Parving et al. [35] and Taneja et al. [36] reported that in type 2 DM the prevalence of microalbuminuria ranges from 8 to 47%, which is in agreement with the results of this study.

The sociodemographic characteristics of the studied group were classified into high, middle, and low socioeconomic status, which was represented by 21.4, 41, and 37.6% of the studied groups, respectively [Table 3].

There was no significant effect of socioeconomic status on microalbumin in urine.

This study revealed that microalbuminuria was significantly increased with the age of patients [Table 3]. This may be attributed to the long duration of DM as the patient age. Mean age in the microalbuminuric and macroalbuminuric groups was 45.55 ± 8.565 and 44.099 ± 6.580, respectively.

This result agreed with those of Thakkar et al. [32] and Chowta et al. [30], who reported that there was a statistically significant linear relationship between degree of albuminuria and age, although Thakkar et al. [32] in their study on type 2 Indian diabetic patients reported mean age of 61.91 ± 9.16 in the microalbuminuric group and 48.61 ± 7.6 in the normoalbuminuric group. The difference in the values of the mean did not affect the significant linear relationship. Sheikh et al. [37] reported that there was a high prevalence of microalbuminuria with increasing age in type 2 diabetic patients. Moreover, Ruilope et al. [38] have shown a positive correlation of microalbuminuria with age of the patients.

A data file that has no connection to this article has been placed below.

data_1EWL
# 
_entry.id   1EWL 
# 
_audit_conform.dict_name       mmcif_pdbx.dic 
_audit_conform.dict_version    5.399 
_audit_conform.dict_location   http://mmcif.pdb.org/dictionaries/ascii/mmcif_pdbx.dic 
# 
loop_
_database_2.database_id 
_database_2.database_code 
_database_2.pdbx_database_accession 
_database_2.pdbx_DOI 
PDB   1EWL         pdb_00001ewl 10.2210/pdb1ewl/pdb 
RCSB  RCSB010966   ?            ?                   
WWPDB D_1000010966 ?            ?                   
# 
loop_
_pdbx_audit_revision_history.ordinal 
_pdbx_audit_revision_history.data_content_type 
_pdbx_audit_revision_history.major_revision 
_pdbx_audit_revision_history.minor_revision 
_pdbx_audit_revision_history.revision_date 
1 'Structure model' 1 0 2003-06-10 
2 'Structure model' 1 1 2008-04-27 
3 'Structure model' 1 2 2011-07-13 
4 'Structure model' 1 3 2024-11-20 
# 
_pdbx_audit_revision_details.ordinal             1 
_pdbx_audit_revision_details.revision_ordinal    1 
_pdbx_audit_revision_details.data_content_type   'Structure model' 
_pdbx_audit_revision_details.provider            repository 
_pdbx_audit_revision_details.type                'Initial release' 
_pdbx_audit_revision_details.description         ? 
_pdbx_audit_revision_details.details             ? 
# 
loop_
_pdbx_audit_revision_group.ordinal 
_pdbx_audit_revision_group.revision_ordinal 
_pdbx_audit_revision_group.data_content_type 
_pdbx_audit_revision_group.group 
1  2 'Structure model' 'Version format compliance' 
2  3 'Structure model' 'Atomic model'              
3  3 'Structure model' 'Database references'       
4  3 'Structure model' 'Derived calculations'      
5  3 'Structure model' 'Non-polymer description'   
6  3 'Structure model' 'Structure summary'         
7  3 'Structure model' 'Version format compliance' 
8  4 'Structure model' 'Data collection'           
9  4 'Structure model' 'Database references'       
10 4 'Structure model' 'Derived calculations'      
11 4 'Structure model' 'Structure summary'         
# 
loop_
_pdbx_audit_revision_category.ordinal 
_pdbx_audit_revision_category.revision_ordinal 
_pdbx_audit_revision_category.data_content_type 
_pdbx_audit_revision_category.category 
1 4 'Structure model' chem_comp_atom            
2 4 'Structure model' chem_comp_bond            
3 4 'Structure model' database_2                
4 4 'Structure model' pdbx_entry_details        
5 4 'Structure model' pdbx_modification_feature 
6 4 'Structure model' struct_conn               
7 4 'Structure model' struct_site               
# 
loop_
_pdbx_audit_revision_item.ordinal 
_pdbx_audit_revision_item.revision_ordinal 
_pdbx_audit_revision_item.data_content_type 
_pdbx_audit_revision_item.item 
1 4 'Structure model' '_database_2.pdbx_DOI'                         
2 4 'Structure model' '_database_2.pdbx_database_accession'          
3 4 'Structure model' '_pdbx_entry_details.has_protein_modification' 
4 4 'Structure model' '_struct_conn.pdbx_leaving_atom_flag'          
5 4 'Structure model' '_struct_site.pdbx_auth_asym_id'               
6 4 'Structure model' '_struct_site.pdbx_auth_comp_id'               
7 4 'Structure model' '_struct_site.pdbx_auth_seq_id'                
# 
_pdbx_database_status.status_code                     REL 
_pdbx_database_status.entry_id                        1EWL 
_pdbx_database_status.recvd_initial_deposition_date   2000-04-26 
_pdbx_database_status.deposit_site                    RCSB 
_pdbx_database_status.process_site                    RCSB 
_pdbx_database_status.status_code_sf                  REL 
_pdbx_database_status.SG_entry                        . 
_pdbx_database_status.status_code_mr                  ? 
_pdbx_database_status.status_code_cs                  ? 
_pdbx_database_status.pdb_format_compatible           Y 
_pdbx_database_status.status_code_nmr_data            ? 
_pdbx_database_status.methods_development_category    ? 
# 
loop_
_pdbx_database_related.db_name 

This study showed that the participation of women was more than men (63.7% were women as shown in [Table 2]). This could be explained by high compliance among women compared with men.

This study found that there was a significant relation between the sex of patients and level of microalbumin in urine [Table 3], which is in agreement with the results of study conducted by Vimalkumar et al. [39]. However, many studies reported that the male sex is still a risk factor for the development of renal disease in DM [40],[41],[42],[43]. In contrast, Orchard et al. [44] reported that the female sex appears to accelerate the renal disease progression in DM.

This study showed significant relation between BMI and the level of microalbumin in urine [Table 3], which agreed with the results of Mokdad et al. [45] and Sheikh et al. [37] but disagreed with the results of Chowta et al. [30], who reported that there was no effect of BMI on the prevalence of microalbuminuria among type 2 diabetic patients.

This study showed that hypertension was significantly more frequent among the incipient diabetic nephropathy group and overt diabetic nephropathy group [Table 3], which agreed with the study conducted on type 2 diabetic patients by Stratton et al. [40], who found that systolic blood pressure was significantly higher in those who progressed to incipient and overt diabetic nephropathy.

This study found a significant relation between smoking and microalbuminuria [Table 3], which agreed with the findings of Hertzel C et al. [46] but disagreed with those of Vimalkumar et al. [39].

This study found that there was a significant relation between family history of DM and microalbuminuria [Table 3], which agreed with a study conducted by Tagle et al. [47] and Shaukat et al. [48], who reported that type 2 DM has a strong genetic component, and parental history of DM is significantly associated with microalbuminuria; however, disagreed with the study conducted by Ahmedani et al. [49] and Agarwal et al. [50].